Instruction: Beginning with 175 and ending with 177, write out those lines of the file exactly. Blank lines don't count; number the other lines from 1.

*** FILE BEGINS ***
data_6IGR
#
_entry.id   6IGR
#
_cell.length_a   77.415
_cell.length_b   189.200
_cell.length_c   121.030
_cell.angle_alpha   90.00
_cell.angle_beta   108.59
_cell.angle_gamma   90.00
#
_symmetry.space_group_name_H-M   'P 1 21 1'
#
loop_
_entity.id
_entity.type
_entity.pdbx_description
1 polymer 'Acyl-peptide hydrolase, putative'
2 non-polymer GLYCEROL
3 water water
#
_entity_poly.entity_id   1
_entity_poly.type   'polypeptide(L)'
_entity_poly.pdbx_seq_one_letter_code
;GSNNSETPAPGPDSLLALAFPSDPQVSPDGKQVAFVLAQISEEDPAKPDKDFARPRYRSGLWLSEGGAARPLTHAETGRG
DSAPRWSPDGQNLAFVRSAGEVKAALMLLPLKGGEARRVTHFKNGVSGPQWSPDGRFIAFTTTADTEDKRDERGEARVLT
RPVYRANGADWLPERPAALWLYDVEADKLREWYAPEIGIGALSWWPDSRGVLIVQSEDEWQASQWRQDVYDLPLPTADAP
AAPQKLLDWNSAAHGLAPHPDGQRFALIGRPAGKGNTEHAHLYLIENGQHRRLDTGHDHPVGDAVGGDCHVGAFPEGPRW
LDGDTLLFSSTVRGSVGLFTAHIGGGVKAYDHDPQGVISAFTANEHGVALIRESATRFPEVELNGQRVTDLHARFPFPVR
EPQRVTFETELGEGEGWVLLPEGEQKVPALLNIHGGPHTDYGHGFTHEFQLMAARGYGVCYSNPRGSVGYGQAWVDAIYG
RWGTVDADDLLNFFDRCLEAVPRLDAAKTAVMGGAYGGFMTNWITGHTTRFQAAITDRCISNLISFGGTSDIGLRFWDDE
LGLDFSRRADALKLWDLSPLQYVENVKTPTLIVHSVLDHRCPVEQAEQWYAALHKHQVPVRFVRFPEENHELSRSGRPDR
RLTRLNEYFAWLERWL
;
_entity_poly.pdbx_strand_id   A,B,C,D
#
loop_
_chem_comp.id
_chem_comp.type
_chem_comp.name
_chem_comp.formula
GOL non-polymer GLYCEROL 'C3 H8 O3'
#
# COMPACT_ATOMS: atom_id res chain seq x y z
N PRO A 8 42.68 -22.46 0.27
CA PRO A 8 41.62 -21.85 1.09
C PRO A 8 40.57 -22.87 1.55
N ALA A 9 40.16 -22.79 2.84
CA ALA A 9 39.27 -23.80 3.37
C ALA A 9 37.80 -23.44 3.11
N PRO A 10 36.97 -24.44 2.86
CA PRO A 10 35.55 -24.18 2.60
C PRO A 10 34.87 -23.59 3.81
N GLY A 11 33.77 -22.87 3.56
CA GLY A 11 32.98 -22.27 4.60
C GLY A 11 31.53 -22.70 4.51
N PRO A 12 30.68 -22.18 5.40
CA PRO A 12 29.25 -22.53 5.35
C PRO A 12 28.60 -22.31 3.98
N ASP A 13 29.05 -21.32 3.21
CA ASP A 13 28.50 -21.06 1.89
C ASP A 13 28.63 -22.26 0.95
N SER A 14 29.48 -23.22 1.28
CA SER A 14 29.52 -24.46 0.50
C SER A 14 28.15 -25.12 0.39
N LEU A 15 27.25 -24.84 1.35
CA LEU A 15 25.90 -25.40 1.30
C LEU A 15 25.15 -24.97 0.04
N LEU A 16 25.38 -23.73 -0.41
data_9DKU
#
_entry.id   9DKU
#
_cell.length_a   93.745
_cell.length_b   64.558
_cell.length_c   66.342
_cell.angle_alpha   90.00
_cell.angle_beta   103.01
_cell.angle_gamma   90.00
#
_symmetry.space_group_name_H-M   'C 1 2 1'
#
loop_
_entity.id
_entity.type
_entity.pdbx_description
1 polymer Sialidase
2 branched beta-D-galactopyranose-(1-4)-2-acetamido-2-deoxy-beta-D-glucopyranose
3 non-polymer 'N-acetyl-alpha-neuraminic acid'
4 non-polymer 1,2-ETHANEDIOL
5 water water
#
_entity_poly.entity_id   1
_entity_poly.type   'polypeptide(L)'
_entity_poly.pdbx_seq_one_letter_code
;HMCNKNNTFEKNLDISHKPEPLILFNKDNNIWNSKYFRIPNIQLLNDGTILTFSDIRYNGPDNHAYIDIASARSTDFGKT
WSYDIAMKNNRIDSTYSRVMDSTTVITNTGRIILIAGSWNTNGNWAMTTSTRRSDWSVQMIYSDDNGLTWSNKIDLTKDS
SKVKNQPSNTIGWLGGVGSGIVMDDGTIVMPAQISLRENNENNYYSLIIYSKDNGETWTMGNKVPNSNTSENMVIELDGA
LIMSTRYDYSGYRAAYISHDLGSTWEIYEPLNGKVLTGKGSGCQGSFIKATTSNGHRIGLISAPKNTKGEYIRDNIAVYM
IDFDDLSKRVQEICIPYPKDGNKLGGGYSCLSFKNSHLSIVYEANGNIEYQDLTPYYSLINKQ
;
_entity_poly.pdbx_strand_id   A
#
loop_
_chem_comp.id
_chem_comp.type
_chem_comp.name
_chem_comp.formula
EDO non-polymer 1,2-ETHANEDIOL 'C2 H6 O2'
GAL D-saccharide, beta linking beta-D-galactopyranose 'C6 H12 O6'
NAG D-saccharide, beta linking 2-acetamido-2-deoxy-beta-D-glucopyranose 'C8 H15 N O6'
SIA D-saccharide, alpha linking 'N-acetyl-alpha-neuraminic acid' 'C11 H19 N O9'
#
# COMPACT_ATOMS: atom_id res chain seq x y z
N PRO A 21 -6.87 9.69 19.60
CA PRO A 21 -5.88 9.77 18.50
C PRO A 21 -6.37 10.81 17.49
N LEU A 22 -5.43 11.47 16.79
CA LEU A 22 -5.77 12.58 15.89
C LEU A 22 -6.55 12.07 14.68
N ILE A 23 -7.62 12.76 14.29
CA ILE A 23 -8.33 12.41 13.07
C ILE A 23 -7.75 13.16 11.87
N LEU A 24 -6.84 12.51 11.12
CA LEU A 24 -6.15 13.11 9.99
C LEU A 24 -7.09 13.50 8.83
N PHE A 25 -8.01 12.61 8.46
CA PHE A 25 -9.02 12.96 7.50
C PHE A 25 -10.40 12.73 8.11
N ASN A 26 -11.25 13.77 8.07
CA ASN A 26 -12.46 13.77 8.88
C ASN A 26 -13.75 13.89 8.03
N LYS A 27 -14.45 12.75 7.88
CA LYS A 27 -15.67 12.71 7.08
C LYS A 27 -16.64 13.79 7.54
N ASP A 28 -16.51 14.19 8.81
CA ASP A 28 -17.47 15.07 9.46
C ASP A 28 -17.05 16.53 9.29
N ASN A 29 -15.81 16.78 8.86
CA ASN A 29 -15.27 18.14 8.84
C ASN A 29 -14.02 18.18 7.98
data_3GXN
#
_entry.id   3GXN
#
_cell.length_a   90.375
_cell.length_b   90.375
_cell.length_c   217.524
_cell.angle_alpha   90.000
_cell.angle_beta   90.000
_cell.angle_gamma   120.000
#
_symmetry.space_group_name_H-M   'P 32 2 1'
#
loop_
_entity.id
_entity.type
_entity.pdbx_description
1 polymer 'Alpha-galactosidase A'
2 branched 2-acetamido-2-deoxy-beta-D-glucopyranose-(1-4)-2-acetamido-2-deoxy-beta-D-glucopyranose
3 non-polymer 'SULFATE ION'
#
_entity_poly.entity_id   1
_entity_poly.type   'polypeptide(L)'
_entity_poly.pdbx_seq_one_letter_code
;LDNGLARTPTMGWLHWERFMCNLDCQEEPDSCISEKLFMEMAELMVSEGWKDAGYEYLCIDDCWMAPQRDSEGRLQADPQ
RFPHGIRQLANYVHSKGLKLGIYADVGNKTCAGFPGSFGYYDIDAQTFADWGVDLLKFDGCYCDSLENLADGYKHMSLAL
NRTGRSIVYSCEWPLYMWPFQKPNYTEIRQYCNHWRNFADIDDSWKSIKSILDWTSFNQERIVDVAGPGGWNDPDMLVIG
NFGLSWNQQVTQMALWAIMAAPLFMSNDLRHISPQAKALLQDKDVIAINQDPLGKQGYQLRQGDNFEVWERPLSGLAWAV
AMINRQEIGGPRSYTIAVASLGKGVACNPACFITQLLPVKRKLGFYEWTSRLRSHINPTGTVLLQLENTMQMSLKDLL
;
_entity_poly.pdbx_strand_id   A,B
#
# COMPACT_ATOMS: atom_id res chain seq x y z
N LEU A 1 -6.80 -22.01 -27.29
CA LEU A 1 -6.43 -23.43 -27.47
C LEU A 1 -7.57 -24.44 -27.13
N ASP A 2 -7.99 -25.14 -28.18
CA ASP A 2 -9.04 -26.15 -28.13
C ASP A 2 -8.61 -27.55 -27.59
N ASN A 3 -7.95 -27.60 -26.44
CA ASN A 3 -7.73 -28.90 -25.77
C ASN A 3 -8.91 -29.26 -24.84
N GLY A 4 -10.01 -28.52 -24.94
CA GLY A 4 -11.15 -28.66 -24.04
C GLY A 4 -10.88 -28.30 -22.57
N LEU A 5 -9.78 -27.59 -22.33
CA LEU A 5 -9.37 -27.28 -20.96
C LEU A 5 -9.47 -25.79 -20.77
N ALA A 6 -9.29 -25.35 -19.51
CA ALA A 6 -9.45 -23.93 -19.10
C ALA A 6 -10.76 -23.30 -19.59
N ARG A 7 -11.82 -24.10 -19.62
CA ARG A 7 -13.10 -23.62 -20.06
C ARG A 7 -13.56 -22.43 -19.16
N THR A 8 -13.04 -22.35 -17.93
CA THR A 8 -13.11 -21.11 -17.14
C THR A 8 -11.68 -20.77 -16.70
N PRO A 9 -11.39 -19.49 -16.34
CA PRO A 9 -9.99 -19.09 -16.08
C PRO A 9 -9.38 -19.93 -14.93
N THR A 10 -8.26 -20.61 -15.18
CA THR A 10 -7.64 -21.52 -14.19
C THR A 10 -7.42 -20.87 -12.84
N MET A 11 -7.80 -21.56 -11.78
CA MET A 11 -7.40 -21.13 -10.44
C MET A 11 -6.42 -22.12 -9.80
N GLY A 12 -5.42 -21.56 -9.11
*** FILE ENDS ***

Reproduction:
N LEU A 1 -6.80 -22.01 -27.29
CA LEU A 1 -6.43 -23.43 -27.47
C LEU A 1 -7.57 -24.44 -27.13